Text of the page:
What's happening at the
Thursday 24 Aug 2017 | 09:43 | SYDNEY
Thursday 24 Aug 2017 | 09:43 | SYDNEY

Could missile defence make us less secure?



11 March 2009 13:54

I've just returned from a very pleasant 24 hours at HMAS Creswell, where my job was to lecture a group of officers about ballistic missile defence (BMD). I also enjoyed the superb hospitality and scenery at the base (the Navy photo below goes nowhere near to doing it justice), but I'm glad I didn't take a swim — I was told a five-foot white pointer was spotted in the bay this morning.

Anyone who's ever given a talk or lecture knows there's no greater compliment the audience can give you than their attention and interest. On that score I was richly rewarded. But there was a bonus too, because in the course of discussion, the group helped me to refine a new idea about missile defence.

This goes back to a post I wrote about a week ago which dealt with a hypothetical regarding North Korea's imminent ballistic missile test: what would Australia do if it already had its air warfare destroyers, with BMD capability? Would we send a ship north to help Japan and the US track and perhaps shoot down the missile? If we did, wouldn't this harm our relatively independent diplomatic stance vis-a-vis North Korea? And if we refused, what would our two major allies think?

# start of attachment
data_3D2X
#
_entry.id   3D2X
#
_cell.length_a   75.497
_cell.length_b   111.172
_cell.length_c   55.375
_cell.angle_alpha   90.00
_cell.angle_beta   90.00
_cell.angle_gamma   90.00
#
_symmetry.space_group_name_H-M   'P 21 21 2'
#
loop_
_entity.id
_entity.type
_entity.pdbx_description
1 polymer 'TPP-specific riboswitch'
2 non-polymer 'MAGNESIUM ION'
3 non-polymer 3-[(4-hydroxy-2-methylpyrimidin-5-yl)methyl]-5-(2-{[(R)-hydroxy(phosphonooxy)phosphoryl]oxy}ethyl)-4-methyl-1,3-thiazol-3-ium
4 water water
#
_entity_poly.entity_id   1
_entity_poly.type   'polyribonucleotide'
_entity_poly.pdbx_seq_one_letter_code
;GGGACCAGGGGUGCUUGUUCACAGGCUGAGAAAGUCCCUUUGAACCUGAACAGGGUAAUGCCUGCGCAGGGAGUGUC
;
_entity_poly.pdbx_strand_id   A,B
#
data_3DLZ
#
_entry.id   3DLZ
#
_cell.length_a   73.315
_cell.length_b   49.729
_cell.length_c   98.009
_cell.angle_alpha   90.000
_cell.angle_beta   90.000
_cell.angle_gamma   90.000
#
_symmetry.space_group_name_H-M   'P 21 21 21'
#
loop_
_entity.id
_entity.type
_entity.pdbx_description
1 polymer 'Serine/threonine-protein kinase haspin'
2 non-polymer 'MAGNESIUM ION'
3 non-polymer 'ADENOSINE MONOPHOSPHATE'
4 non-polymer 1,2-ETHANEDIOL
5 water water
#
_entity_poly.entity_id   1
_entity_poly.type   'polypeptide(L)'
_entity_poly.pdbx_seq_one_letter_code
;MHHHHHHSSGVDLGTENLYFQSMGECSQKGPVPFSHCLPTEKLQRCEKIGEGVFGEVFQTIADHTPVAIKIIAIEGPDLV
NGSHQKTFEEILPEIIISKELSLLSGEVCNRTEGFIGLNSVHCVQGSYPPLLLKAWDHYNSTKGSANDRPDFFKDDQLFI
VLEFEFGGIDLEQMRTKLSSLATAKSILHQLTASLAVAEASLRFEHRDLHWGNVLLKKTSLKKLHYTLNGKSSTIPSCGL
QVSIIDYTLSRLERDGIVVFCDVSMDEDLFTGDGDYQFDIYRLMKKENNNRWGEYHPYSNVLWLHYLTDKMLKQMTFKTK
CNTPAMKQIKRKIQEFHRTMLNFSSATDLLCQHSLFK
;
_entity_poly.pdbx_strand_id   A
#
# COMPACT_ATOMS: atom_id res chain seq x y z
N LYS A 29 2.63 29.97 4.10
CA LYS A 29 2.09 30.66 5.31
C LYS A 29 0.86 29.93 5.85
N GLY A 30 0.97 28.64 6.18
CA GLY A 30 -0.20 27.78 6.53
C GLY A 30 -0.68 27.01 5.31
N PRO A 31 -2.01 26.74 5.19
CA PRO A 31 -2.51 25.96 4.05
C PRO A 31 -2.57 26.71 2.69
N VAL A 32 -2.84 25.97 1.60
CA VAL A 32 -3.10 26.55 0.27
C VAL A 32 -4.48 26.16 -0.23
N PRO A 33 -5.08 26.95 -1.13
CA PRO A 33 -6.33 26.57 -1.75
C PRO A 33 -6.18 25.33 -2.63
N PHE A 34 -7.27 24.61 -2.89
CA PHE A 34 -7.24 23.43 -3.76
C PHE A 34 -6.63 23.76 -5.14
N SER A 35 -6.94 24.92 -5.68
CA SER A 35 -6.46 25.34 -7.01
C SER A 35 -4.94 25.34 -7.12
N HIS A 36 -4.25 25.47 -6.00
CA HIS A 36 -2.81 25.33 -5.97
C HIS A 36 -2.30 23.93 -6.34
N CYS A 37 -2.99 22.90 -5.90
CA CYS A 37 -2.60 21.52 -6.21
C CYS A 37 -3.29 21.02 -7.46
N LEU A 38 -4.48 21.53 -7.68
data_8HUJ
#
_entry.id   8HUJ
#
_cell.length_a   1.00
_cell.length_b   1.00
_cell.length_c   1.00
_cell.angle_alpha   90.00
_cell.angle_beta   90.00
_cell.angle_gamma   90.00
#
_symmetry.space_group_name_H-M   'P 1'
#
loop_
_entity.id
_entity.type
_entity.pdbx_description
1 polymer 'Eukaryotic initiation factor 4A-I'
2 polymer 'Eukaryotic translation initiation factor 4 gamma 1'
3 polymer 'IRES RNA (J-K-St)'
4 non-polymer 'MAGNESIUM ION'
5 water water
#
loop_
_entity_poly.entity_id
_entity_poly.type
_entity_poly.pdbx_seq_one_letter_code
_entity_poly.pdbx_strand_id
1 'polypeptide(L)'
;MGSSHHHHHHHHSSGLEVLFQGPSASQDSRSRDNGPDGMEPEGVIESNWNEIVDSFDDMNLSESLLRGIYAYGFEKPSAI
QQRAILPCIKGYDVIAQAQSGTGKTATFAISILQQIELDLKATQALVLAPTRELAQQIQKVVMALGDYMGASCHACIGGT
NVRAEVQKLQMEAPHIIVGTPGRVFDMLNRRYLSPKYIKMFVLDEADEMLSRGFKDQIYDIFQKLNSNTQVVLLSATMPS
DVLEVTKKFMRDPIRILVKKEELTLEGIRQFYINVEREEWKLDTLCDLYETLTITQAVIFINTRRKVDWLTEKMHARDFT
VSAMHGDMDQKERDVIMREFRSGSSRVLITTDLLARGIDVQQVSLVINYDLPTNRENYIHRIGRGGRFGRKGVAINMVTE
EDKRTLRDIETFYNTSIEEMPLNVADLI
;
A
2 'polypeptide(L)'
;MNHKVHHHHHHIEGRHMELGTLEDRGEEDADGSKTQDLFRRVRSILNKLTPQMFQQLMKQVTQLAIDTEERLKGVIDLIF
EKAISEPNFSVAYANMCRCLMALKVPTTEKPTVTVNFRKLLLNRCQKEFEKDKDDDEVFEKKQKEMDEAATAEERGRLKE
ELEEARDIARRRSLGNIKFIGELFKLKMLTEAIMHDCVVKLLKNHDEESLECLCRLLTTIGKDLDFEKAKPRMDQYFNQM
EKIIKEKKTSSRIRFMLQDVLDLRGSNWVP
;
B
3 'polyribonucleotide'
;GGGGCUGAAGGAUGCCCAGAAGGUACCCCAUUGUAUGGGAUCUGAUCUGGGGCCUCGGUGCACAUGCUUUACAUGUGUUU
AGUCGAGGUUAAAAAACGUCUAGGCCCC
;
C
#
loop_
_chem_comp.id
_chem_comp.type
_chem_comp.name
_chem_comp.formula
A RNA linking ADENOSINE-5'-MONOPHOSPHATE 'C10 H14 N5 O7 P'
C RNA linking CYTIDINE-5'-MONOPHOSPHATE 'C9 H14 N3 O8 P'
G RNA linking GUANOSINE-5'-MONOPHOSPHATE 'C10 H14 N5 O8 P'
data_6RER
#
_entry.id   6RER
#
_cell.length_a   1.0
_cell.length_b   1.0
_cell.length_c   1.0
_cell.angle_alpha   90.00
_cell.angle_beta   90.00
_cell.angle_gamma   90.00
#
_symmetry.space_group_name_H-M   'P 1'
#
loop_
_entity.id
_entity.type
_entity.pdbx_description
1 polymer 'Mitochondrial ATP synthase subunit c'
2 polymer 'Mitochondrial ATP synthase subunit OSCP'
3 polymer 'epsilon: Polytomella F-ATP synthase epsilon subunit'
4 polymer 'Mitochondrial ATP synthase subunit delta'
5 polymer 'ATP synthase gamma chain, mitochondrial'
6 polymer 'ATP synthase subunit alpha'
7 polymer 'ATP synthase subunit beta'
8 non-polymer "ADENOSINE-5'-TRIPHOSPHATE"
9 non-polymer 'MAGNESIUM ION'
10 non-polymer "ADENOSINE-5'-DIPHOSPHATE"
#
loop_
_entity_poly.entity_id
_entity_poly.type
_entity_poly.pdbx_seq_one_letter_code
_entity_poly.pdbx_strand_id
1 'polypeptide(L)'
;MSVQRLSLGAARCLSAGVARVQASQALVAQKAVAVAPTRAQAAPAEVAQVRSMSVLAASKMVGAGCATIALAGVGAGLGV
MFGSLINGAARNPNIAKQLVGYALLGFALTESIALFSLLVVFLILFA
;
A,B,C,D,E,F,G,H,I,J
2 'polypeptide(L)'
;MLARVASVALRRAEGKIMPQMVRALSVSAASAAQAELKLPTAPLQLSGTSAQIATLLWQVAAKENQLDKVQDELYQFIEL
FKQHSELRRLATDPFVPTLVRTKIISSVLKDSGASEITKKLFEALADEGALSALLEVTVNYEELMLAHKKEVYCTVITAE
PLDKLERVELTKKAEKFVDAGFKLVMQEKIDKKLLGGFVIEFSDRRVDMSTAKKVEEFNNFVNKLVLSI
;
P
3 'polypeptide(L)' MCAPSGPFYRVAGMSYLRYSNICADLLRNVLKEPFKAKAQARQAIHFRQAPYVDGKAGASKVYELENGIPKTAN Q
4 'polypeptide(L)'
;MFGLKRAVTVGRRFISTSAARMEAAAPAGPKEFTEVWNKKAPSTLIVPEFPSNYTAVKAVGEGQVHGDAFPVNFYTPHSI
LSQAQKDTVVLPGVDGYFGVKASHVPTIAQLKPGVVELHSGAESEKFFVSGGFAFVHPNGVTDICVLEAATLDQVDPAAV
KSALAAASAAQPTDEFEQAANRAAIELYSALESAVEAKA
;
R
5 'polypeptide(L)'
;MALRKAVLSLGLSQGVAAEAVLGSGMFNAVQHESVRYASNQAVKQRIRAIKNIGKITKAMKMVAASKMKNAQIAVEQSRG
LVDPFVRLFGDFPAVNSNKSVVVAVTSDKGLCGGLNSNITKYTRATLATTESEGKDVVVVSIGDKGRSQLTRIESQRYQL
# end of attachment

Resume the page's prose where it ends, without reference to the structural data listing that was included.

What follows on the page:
I also argued that, in such a scenario, Australia could help protect the US (and Japan) from a North Korean missile, but it could not protect its own territory. This is where the new idea comes in. First, let's make the not completely crazy assumption that this is no test. Kim Jong Il is bonkers, and he has decided, under the pretense of a test, to vapourise Los Angeles with a nuclear warhead mounted on a Taepo Dong 2 missile.

But, he suddenly realises, the US is protected by a missile shield. The US BMD system is notoriously unreliable, so Kim's missile might get through. Still, given North Korea has so few missiles and nuclear weapons, why take a chance? So instead, he decides to fire the missile where the BMD aint. Japan is also protected by BMD, and South Korea is starting a BMD program, so that leaves...gulp.

Well, in fact, there are still plenty of unprotected targets Kim could choose before pointing his missile at Australia, but you see what I'm getting at. In my earlier post I argued that, in this kind of scenario, Australia's BMD capability could play a small part in defending the US, but Australia would remain defenceless. In fact, it's worse than that, because insofar as Australia's contribution strengthened America's defence against North Korean attack, it would make an attack on Australia more likely.

You may also be interested in...